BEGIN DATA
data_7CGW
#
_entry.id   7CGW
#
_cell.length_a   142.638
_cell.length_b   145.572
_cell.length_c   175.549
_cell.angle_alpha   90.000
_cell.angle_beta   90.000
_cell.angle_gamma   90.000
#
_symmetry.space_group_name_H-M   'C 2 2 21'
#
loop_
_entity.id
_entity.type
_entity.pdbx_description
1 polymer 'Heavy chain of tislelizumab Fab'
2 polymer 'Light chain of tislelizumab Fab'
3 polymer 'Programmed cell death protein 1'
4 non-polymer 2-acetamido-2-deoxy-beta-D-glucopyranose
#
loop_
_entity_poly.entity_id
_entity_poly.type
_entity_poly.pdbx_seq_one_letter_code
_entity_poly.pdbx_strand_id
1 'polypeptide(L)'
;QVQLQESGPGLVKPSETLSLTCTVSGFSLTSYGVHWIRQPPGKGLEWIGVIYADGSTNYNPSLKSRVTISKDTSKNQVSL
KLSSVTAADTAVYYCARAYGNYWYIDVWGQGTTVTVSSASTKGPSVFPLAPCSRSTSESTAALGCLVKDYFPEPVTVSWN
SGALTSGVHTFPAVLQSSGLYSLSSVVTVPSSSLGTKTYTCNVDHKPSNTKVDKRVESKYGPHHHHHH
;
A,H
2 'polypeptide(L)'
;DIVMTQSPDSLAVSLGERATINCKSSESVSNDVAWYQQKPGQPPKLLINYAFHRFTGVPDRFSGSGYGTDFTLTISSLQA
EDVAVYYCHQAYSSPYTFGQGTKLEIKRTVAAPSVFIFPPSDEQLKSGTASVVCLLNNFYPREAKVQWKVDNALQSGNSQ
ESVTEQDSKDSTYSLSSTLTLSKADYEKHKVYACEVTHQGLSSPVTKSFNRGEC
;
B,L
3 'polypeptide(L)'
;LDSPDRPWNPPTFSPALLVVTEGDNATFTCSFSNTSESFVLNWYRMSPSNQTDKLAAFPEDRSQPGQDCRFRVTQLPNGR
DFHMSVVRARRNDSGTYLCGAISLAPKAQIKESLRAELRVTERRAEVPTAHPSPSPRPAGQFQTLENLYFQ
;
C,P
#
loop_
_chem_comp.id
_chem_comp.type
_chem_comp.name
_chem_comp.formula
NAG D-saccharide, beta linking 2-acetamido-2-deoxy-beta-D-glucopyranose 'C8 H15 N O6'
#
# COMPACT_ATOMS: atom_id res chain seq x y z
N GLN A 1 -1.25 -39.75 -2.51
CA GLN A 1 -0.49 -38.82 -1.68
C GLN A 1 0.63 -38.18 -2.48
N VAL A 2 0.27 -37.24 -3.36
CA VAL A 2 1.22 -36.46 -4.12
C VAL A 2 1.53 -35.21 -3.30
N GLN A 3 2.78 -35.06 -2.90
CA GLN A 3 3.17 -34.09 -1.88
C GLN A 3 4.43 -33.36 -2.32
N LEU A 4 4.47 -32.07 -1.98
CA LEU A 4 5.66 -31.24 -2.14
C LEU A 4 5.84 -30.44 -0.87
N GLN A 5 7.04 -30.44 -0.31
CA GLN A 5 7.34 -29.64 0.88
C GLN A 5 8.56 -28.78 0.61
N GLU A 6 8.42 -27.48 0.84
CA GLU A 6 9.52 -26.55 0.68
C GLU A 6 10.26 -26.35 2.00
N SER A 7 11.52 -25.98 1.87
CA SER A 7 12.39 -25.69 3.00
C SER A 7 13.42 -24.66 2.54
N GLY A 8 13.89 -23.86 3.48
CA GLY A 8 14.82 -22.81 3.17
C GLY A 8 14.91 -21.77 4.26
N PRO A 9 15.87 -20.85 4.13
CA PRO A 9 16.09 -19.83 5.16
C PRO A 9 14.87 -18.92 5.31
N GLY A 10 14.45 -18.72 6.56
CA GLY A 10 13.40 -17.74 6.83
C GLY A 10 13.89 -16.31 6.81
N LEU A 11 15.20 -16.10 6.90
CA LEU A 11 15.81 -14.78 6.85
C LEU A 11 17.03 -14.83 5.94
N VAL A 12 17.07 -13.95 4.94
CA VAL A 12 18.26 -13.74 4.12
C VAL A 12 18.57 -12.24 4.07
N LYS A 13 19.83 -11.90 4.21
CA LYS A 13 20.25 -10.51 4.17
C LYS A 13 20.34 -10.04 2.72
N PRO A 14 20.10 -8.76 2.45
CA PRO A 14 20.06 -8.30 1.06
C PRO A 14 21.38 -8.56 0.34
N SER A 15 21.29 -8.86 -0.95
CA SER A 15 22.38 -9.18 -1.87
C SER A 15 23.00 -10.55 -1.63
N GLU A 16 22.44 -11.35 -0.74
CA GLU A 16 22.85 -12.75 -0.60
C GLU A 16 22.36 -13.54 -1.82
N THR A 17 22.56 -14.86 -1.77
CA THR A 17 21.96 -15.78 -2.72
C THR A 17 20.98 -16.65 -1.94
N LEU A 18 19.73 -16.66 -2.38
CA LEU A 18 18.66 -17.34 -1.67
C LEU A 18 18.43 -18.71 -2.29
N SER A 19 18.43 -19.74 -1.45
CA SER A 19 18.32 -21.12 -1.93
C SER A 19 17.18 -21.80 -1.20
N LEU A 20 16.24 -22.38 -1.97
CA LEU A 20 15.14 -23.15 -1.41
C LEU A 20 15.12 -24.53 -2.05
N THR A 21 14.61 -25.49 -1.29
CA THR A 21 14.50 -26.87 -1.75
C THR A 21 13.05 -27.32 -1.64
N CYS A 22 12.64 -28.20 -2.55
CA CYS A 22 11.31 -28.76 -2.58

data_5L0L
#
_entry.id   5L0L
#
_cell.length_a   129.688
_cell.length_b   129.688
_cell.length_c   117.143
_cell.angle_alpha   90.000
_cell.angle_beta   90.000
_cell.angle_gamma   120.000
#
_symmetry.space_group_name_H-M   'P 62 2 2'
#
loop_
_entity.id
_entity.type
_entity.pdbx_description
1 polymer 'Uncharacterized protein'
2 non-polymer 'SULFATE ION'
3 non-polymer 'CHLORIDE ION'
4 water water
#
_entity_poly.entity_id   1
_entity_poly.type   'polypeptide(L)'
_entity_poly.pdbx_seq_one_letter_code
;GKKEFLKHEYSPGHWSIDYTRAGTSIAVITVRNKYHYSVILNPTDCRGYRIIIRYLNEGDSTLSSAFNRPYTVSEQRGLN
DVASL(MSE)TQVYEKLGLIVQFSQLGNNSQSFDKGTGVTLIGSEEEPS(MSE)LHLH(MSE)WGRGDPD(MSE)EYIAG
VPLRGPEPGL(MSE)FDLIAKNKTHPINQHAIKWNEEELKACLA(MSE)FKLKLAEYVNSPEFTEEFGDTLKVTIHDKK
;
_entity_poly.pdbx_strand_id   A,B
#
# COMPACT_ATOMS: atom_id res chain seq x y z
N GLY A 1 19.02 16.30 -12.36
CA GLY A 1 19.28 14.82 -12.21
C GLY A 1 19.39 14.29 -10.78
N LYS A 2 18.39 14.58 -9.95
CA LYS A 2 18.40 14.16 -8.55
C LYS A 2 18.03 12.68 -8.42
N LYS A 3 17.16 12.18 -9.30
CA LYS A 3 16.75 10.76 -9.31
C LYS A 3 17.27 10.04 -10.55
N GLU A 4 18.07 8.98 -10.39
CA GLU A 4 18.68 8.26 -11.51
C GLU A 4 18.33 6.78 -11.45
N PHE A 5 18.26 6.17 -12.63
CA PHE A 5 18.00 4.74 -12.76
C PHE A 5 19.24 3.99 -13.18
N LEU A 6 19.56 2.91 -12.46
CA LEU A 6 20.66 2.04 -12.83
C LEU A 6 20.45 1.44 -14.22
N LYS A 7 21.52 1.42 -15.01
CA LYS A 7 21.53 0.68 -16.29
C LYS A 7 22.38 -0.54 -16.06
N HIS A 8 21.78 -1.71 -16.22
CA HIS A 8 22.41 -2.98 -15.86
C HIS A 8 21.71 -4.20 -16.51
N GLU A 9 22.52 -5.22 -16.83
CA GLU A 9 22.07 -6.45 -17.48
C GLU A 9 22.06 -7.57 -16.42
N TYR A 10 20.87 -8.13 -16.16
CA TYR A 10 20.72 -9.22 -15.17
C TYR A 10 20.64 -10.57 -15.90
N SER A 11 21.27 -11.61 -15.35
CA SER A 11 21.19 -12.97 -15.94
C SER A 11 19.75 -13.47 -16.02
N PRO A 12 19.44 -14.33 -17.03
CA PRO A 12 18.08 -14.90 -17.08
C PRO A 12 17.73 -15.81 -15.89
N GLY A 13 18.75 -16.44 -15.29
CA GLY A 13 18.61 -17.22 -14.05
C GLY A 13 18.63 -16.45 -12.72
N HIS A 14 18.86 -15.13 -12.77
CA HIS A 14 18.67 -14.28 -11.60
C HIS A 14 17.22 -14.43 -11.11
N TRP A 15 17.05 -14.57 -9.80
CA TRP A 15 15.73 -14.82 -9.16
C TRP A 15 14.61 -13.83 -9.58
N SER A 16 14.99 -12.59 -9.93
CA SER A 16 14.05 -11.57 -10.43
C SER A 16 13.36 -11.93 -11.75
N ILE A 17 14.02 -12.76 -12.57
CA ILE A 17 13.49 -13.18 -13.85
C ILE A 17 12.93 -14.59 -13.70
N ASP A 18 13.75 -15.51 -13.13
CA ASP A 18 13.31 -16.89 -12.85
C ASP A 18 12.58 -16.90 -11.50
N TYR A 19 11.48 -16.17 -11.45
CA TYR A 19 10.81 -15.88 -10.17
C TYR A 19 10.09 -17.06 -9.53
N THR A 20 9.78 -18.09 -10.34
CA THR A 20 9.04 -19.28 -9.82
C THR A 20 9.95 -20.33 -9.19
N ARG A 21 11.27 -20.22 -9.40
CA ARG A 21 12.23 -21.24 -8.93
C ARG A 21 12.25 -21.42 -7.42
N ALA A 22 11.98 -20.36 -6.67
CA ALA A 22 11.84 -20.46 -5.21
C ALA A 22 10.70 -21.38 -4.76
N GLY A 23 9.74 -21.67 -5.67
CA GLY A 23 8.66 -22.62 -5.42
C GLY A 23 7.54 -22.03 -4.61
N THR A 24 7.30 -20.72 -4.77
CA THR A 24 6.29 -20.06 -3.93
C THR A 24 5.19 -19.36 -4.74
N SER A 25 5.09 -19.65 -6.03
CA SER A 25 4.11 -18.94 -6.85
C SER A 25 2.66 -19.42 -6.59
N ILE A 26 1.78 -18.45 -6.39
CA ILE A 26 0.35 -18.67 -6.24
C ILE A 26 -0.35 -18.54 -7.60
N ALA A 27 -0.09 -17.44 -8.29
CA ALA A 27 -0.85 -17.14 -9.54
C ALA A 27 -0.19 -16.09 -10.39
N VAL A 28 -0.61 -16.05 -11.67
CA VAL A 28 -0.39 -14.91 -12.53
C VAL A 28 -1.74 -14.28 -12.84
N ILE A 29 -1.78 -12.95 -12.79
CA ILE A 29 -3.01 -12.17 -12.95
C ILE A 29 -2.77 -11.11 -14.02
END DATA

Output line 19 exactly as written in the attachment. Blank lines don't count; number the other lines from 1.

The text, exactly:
2 polymer 'Light chain of tislelizumab Fab'